Egos - Psych theory

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ALTER EGOS AND THEIR NAMES 531 * I have benefited in the writing of this paper from conversations with Robert M. Adams, Brad Armour-Garb, Andy Egan, Bob Fiengo, Fred Goldstein, Michael Huemer, Jerry Katz, Steve Leeds, Eric Saidel, Jennifer Saul, Virginia Valian and Mark van Roojen. Special thanks are due to Edward Becker and George Bealer, with whom I discussed the issues dealt with in this paper at length, and who offered penetrating criticism and helpful suggestions on earlier drafts. “Substitution and Simple Sentences,” Analysis , 57 (1997): 102-08; “Reply to Forbes,” Analysis , 57 (1997): 114-18; 1 “Substitution, Simple Sentences, and Sex Scandals,” Analysis, 59 (1999): 106-112. These examples are mine; (3) and (3') are Saul’s. Saul gives a number of examples, including 2 (i) Clark Kent went into the phone booth and Superman came out. (i') Clark Kent went into the phone booth and Clark Kent came out. and (ii) Superman leaps tall buildings more often than Clark Kent. (ii') Superman leaps tall buildings more often than Superman. ALTER EGOS AND THEIR NAMES * ailure of substitutivity of coreferential terms, one of the hallmarks of referential opacity, is standardly explained in terms of the presence of an expression (such as a verb of propositional attitude, a modal adverb or quotation marks) with opacity-inducing properties. It is thus assumed that any term in a complex expression for which substitutivity fails will be within the scope of an expression of one of these types, and that where there is an expression of one of these types there will be failure of substitutivity for terms within its scope. I shall discuss a series of examples that have been thought to challenge this explanation by exhibiting failure of substitutivity of coreferential terms for positions not within the scope of any of the standard opacity-inducing expressions. If these examples are genuine, then the usual explanations of opacity are either incomplete – because there are sources of opacity other than those standardly identified, or completely mistaken – because the standardly identified expressions are not causes of opacity. I will argue, however, that the examples only exhibit failure of substitutivity of non -coreferential terms, and, hence, do not present a challenge to standard explanations of opacity. I . SAUL S PUZZLE Jennifer Saul has drawn attention to sentences containing no propositional-attitude, modal or quotational 1 constructions that exhibit apparent failure of substitutivity of coreferential terms. For example, whereas (1) and (2) are true, (1') and (2') are not: 2 F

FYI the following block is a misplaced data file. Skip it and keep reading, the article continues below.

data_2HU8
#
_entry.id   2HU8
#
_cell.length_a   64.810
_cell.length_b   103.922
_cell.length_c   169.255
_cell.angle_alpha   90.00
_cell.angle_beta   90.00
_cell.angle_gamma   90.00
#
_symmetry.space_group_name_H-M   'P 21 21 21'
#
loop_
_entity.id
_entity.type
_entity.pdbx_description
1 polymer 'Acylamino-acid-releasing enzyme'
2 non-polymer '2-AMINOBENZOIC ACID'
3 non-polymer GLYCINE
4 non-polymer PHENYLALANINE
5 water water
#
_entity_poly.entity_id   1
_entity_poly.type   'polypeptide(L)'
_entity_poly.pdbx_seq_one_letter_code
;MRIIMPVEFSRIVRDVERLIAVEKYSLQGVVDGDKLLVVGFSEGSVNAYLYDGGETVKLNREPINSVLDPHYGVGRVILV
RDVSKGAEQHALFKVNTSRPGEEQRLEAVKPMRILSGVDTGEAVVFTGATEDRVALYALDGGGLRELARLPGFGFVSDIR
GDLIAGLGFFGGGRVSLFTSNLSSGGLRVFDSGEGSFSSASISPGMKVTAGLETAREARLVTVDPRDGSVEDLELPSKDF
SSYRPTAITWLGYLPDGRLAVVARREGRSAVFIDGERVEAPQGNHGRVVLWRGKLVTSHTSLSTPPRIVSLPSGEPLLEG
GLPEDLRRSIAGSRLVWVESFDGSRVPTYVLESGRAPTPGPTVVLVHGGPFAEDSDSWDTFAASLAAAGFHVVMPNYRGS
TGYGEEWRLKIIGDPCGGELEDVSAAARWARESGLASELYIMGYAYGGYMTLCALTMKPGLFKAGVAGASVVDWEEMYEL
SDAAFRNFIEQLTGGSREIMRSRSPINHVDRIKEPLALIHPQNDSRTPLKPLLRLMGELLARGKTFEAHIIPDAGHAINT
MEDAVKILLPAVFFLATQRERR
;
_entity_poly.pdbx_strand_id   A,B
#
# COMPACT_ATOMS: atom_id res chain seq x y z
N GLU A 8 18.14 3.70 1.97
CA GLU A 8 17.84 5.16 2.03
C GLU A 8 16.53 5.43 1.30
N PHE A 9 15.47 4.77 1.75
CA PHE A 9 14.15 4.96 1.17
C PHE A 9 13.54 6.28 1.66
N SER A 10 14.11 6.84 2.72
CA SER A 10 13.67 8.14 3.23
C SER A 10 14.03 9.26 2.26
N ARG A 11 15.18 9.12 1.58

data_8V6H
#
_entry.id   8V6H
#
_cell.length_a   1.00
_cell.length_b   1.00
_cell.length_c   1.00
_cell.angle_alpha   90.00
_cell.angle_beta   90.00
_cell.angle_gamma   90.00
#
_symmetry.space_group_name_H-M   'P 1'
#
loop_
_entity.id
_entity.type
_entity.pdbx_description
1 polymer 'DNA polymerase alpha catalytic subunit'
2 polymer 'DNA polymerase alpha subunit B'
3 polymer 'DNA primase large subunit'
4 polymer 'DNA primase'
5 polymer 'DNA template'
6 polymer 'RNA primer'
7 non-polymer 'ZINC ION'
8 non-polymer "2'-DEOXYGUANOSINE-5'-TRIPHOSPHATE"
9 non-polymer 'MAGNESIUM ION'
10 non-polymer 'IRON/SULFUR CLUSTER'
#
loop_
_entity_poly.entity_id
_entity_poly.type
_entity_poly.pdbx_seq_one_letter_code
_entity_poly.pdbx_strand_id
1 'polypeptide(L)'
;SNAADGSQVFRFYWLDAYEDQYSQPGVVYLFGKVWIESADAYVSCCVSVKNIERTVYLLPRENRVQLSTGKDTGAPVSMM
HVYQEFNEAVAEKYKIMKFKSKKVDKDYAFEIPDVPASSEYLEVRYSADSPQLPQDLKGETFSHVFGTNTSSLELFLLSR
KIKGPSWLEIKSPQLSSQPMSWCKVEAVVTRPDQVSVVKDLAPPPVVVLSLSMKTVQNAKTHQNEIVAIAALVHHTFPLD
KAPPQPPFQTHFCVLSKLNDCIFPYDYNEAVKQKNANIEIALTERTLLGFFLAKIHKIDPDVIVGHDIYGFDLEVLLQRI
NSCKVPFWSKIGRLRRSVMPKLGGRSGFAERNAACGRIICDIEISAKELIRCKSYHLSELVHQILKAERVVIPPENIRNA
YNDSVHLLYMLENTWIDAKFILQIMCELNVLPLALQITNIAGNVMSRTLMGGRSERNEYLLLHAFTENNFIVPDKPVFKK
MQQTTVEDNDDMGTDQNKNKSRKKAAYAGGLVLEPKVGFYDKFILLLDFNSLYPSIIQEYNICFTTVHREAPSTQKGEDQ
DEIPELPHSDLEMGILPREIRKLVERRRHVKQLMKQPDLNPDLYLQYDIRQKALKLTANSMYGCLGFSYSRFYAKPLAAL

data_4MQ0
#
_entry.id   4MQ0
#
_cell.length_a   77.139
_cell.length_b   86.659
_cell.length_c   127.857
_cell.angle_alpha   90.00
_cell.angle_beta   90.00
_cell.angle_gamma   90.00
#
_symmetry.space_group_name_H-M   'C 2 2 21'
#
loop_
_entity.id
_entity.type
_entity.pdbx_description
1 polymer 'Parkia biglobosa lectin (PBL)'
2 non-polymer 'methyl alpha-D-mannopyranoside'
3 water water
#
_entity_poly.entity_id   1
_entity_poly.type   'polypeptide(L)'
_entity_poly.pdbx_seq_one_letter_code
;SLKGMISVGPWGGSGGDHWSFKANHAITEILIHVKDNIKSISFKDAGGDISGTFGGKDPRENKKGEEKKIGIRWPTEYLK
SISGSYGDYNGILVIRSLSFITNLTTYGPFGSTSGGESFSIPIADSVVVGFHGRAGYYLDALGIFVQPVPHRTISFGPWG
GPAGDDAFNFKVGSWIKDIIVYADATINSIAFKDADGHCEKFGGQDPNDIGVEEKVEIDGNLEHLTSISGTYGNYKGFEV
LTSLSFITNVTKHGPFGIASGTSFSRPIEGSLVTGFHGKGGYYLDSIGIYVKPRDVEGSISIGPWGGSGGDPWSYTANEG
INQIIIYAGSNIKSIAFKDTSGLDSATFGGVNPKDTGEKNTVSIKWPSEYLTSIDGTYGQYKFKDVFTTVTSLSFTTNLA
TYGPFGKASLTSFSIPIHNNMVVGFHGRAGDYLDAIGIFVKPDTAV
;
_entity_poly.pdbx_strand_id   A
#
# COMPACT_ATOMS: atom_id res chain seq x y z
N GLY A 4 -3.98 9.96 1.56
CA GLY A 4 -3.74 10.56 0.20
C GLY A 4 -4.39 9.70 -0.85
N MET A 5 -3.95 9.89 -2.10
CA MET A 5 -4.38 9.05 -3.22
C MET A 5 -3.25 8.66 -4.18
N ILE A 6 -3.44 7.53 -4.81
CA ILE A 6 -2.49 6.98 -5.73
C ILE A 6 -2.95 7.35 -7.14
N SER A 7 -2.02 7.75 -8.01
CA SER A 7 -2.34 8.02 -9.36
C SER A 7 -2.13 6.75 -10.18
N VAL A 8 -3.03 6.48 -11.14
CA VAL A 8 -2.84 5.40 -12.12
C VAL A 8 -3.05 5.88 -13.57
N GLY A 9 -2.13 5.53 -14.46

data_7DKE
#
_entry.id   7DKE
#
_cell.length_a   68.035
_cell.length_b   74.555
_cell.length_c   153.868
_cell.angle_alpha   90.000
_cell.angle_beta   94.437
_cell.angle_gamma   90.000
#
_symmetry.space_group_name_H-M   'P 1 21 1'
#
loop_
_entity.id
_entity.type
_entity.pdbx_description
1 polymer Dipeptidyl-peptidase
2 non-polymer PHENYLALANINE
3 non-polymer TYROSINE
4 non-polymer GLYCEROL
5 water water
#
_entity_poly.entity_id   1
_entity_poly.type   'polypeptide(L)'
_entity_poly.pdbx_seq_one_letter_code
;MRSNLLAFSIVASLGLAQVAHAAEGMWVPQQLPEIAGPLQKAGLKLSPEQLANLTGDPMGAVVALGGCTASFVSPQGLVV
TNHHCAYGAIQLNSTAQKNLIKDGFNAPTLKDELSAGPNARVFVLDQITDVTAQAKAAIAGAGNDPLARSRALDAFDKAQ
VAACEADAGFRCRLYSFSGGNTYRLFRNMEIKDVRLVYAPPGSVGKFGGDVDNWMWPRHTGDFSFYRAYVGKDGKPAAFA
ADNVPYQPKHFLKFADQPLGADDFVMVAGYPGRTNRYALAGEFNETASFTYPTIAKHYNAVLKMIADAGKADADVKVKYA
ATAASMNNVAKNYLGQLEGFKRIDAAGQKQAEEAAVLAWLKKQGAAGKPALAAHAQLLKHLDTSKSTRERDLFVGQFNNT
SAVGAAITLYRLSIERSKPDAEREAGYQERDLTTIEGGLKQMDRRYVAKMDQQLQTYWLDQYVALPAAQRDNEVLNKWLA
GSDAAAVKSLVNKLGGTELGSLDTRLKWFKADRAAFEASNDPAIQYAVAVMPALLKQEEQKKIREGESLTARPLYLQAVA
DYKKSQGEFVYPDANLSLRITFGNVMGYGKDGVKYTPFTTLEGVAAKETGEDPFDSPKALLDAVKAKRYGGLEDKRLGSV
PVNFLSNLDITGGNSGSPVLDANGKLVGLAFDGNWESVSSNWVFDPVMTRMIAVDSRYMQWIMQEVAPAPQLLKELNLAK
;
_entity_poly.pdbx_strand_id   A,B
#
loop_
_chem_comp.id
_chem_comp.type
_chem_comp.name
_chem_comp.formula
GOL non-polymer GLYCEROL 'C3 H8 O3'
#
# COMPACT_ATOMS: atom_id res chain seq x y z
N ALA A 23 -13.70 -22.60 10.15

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THE JOURNAL OF PHILOSOPHY 532 “Substitution and Simple Sentences,” p. 104 3 Other solutions that Saul discusses and rejects will be discussed below. For further debate, see Graeme Forbes, “How 4 Much Substitutivity?” Analysis , LVII (1997): 109-13 and “Enlightened Semantics for Simple Sentences,” Analysis , L IX (1999): 86-91; Joseph G. Moore, “Saving Substitutivity in Simple Sentences,” Analysis , 59 (1999): 91-105; and Stephen Predelli “Saul, Salmon, and Superman,” Analysis , LIX (1999): 113-116.
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